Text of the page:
Pokemon Go combines our national pastime of compulsively staring at phones with our national pastime of compulsively engaging with franchises while posting about it on Twitter.
Go is pretty much a normal Pokemon game, but it uses your device’s actual location. This means you need to walk around in the real world like some kind of athlete to discover new battles and gyms. Once you find a Pokemon on the Google Maps-ish map, you hold your phone’s camera up and see the little bastard projected onto reality.
The game’s a lot of fun, as the series has always been. It’s also insanely popular. Millions of people are wandering around paying more attention to the Pokemon on their phones than their surroundings. You can see how this would be dangerous. I am the very first person in the world to suggest that this blending of reality and fantasy in Pokemon Go will lead to disaster.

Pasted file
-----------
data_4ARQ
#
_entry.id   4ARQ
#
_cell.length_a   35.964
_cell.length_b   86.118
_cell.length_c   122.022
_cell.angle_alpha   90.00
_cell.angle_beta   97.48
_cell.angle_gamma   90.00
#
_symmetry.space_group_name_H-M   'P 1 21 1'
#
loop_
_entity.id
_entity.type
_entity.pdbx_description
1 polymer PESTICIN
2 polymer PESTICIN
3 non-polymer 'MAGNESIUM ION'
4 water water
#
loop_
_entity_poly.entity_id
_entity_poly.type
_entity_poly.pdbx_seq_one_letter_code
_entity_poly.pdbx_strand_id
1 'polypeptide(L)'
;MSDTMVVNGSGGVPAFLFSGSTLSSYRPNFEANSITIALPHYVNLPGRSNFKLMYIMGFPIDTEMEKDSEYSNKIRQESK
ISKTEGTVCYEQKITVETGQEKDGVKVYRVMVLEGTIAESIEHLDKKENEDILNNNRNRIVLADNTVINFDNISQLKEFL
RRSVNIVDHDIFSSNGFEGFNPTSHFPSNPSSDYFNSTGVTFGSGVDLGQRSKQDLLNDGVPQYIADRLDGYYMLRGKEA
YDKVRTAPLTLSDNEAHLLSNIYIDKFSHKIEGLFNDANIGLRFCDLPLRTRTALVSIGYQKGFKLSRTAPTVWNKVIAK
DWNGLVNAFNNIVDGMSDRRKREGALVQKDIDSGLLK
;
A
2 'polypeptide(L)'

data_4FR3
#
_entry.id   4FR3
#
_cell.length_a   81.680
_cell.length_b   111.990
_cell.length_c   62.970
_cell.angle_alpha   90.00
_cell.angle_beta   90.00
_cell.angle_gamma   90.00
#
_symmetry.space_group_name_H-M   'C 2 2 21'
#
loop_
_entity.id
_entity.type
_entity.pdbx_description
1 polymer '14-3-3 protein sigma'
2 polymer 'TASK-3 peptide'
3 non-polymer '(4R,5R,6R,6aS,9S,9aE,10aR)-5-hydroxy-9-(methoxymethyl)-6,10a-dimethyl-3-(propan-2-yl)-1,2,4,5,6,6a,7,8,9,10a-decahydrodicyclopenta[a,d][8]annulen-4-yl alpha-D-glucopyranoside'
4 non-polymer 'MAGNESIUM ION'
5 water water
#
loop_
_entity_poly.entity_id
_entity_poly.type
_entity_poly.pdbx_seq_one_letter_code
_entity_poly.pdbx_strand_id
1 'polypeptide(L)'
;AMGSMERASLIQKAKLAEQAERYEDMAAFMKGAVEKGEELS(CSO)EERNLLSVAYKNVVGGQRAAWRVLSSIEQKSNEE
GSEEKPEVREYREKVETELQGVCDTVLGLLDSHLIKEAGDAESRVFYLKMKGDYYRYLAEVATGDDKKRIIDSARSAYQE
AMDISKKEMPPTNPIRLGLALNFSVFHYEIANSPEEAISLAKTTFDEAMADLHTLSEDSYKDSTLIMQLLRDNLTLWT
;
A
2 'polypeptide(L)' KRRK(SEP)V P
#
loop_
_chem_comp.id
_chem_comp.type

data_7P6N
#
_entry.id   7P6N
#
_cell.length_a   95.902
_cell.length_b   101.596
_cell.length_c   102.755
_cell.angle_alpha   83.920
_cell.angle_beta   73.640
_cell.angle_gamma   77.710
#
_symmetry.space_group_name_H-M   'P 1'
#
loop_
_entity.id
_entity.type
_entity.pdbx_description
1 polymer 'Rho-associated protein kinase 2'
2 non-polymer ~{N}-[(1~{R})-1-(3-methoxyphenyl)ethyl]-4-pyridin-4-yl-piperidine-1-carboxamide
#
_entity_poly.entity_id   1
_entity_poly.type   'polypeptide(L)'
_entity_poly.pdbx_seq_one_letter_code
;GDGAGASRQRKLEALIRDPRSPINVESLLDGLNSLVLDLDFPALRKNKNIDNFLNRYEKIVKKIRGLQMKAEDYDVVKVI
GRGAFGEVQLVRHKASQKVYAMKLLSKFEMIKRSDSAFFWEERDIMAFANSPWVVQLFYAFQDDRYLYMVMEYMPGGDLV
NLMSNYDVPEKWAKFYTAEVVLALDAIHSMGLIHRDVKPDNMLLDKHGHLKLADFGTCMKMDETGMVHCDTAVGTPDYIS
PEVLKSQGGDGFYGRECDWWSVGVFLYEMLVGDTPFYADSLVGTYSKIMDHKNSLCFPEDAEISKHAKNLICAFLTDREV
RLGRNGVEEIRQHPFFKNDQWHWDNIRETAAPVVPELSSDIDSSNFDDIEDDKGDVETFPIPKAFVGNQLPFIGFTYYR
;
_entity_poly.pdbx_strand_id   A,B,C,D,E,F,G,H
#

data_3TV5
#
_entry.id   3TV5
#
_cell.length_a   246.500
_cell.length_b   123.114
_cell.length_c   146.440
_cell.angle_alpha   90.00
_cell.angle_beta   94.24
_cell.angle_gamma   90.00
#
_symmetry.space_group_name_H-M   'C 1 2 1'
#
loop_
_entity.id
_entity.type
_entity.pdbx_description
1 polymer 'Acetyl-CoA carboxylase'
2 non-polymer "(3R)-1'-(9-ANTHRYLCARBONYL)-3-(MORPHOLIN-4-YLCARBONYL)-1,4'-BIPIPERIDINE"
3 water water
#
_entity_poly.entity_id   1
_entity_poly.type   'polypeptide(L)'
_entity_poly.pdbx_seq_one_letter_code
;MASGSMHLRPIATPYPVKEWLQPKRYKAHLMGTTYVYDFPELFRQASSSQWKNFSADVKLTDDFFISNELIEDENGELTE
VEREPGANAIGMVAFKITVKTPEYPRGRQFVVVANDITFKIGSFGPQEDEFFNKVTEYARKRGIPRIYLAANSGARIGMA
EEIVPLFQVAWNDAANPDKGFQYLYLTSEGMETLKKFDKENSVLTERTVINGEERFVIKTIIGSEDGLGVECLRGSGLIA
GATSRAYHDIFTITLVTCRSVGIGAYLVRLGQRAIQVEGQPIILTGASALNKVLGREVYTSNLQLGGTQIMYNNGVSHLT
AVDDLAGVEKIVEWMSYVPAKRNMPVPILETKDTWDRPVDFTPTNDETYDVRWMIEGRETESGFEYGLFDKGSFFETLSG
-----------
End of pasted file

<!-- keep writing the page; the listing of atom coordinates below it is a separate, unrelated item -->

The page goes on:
In the coming days there will be all sorts of injuries stemming from the game, and possibly a few deaths. These are my predictions for the first wave of tragic casualties.
Given our society's obsession with stalking and ridiculing celebrities, it's tempting to seek a life of anonymity. But beware: not being famous has its own hidden costs.
Mass Effect: Andromeda turns its nose up at the original trilogy's rigid morality. It boasts a more nuanced and intellectually compelling shades-of-grey approach in which a heart icon pops up when it's time to tell an alien to take their clothes off.
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